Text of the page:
Confession No. 1 … I live in The Shire! Yes that famous hotspot of botox junkies, roided-up tattooed surfers and spoilt rich girls if you believe your TV screens over the past month or so.
Channel Ten’s Jersey Shore knock-off “The Shire” stirred up a tsunami of outrage in newspapers and the Twittersphere when it burst onto our screens in a flurry of fake lips and forced conversation last month.
The collective moral indignation dropped off a bit this week as we turned our high horses on the Olympics to see if New Zealand would beat Australia in the gold medal tally (oh the horror!).
But many locals are still outraged that the larger-than-life characters and plastic fantastic girls, who it turned out didn’t actually live in the area, were ruining the reputation of us ‘normal’ Shire folks. (Your fake lips are giving my fake smile a bad name).
Which begs the question – what is normal?
Our perception of normal is so dictated by our own experiences and personal circumstances that it’s actually an incredibly difficult exercise to define a truly normal person/family/home or life.
The little rich girl on the TV show has a daddy who will buy her a BMW if she stays at university. That’s her normal. It’s definitely not mine … although my dad bought me lobsters for lunch when I was 5-years-old (he was a part-owner in a lobster boat).
Sure, I can stand back and criticise the rich girl and her dad … but the truth is, that’s their ‘normal’ family life.
I recently had a look at the Bureau of Statistics to try and find out what a ‘normal’ family looked like. Here are a few stats that I found interesting:
- 1 million kids in Australia live separate from one of their parents.
- Defacto relationships have doubled in the past 20 years, with 11% of couples living together outside of marriage.
- 2% of the population is in a homosexual relationship.
- 53% of adults are married.
- Everyone else is single and 29% of Australians will never marry. Many of these will stay defacto, but some will choose to stay single for life.
- Interestingly, US studies show that there is a 70% increase in likelihood of divorce if you co-habit before the commitment of marriage, which challenges the ‘try-before-you-buy’ theory.
Here’s some good news you won’t have heard…
- Since 1996, divorce has been falling steadily, from 2.9 per 1000 people in 1996, 2.6 in 2005 to 2.2 in 2010.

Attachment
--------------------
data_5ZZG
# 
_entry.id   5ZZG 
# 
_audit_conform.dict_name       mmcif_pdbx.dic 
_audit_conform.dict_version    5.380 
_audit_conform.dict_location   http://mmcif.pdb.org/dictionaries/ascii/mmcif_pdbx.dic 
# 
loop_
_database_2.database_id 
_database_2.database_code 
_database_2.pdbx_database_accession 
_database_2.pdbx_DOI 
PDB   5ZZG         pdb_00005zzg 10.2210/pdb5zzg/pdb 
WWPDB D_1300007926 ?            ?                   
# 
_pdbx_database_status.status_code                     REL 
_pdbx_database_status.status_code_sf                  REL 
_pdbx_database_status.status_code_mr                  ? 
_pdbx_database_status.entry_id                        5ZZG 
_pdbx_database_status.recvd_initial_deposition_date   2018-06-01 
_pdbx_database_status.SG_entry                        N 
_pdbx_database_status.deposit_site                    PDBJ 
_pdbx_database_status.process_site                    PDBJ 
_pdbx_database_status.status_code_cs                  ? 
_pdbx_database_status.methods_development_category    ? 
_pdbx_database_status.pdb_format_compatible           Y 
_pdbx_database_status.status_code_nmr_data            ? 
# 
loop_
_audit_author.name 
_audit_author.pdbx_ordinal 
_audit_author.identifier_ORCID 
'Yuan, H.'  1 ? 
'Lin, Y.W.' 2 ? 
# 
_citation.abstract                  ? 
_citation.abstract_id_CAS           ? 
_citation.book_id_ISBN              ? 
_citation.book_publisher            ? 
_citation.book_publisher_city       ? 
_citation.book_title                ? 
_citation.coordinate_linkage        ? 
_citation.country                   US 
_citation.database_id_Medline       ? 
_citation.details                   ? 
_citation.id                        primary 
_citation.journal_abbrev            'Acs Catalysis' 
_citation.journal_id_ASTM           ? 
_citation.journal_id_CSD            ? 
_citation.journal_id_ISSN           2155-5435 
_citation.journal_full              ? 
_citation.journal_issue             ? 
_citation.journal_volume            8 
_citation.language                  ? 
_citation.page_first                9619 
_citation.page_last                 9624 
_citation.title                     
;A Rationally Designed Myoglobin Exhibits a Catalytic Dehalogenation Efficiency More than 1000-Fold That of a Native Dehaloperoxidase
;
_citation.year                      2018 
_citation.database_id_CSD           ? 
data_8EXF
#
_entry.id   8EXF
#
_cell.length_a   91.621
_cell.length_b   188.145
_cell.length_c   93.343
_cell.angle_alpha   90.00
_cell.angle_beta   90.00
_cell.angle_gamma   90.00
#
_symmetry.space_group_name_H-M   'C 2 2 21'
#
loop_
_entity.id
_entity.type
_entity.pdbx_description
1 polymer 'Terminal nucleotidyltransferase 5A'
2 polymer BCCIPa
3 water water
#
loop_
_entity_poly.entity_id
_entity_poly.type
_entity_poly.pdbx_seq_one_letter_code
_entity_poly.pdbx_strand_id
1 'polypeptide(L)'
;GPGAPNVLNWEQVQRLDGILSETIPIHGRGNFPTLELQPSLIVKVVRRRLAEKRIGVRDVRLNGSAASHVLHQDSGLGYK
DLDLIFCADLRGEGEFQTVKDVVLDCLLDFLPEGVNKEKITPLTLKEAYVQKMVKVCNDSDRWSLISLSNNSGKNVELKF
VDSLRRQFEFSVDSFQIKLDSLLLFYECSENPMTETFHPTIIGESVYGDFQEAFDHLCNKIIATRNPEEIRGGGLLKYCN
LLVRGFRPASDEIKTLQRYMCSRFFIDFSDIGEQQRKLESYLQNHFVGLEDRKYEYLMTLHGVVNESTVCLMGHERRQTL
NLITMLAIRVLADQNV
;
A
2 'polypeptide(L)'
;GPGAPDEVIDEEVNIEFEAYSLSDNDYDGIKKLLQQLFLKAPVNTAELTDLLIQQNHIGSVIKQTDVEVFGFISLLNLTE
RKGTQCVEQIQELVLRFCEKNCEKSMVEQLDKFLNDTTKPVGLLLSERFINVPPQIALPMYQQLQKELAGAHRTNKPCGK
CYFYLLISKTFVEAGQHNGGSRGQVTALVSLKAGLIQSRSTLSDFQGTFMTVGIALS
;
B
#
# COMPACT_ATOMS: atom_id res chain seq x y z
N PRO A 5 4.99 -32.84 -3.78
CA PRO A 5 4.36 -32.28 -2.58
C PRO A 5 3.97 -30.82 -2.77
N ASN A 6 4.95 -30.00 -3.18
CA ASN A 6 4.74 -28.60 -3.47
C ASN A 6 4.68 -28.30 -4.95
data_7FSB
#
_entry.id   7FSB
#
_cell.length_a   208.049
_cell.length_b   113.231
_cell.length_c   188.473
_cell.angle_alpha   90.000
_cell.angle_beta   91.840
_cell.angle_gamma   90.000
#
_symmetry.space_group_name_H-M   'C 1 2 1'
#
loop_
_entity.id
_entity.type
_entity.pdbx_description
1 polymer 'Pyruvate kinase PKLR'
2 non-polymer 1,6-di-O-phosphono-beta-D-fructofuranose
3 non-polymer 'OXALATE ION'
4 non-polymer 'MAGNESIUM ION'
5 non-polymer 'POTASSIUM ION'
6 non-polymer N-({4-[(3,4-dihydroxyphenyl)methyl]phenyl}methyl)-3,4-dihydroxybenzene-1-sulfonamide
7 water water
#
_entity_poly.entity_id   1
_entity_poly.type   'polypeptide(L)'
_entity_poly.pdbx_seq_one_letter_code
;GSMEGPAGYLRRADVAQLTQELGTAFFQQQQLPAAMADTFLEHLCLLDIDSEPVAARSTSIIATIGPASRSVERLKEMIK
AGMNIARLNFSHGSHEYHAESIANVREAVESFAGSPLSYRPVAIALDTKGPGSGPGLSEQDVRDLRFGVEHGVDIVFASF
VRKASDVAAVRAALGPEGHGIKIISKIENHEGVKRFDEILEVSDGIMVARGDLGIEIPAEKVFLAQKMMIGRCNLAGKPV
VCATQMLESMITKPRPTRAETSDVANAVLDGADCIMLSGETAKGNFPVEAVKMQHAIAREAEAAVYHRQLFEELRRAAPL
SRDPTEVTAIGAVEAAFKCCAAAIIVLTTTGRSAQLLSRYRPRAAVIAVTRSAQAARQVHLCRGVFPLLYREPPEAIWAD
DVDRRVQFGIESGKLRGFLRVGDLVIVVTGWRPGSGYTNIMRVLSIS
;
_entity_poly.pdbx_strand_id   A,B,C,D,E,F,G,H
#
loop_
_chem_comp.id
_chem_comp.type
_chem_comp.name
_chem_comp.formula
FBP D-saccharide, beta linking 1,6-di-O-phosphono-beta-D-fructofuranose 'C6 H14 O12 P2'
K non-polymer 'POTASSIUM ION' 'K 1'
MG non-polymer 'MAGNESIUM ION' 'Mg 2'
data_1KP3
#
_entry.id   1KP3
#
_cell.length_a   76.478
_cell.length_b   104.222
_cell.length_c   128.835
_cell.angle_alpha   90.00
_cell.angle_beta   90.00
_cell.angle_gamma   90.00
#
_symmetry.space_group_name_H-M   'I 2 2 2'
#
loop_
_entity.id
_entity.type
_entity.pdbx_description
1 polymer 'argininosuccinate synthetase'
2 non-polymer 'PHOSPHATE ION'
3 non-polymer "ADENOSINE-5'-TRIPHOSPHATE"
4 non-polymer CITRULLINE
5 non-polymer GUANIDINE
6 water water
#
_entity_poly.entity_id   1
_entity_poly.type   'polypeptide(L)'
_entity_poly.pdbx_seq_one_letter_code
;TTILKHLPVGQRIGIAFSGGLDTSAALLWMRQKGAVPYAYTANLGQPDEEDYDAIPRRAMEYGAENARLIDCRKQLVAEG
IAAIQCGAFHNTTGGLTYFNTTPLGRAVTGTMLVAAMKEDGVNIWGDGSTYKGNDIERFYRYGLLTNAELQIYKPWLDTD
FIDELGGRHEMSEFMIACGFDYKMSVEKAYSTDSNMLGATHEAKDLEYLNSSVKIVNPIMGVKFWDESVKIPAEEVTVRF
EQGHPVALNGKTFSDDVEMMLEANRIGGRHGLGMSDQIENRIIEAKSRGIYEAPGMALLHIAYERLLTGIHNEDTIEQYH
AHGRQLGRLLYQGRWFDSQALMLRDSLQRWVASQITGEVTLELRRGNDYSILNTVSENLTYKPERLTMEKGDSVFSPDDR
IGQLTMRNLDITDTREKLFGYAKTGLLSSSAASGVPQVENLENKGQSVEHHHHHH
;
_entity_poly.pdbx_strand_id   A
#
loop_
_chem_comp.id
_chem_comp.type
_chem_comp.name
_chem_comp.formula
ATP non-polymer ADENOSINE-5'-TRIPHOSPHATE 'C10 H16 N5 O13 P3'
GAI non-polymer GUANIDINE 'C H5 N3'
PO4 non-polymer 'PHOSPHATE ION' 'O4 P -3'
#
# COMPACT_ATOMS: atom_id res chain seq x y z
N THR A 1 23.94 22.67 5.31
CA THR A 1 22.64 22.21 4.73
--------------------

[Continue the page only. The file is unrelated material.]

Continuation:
As you can see, defining a normal family is tricky these days. In fact when you really get down to it, defining anything that is the norm is no easy task.
The challenge for many of us in wealthy Western societies such as Australia, USA and England is that so often we forget just how blessed we really are in world terms. Which brings me to the first of two proud moments this week:
PROUD SHIRE MOMENT No. 1 … I went to hear a friend of mine Glenn Harvey talk at a school this week about ending world poverty. He explained that that over 1 billion people on earth live on less than $2 a day (that’s $2 in their own currency in case you were thinking that it was a lot of money in Africa or India). Just enough for a little bit of rice and vegetables … OR just enough for a little bit of medicine (with that the decision to be made on a day-to-day basis).
As I listened to a local lad inspire Shire teenagers to help people around the globe, I couldn’t help wish that the TV cameras were there to capture what was really happening in The Shire. Yes it’s a funny old area, but there’s a bunch of good people with a heart to help.
PROUD SHIRE MOMENT No. 2 … sitting in a packed Greater Union cinema this week for the world premiere of a new movie “Blink”. It’s a mysterious little gospel movie made by Mark Pedlow, Jared Platfoot, Nadine Denten and around 50 other volunteer cast, crew and musicians that kept everyone guessing right until the end when the ‘twist’ tied it all together. A brilliant piece of writing, editing and acting by the Shirelive RedInc crew (especially those two cute kids, but I’m biased).
It was a packed house to see a movie that wasn’t the normal run-of-the-mill flick … it was better!
Normal is a myth. So enjoy being different and look for ways to assist others who society might not call normal. As I tell my boys on the morning walk to school: stand up for those who cannot stand up for themselves, speak up against injustice (Prov 31).My first novel 'The Deep Enders' released 2016. Available on Amazon and in print.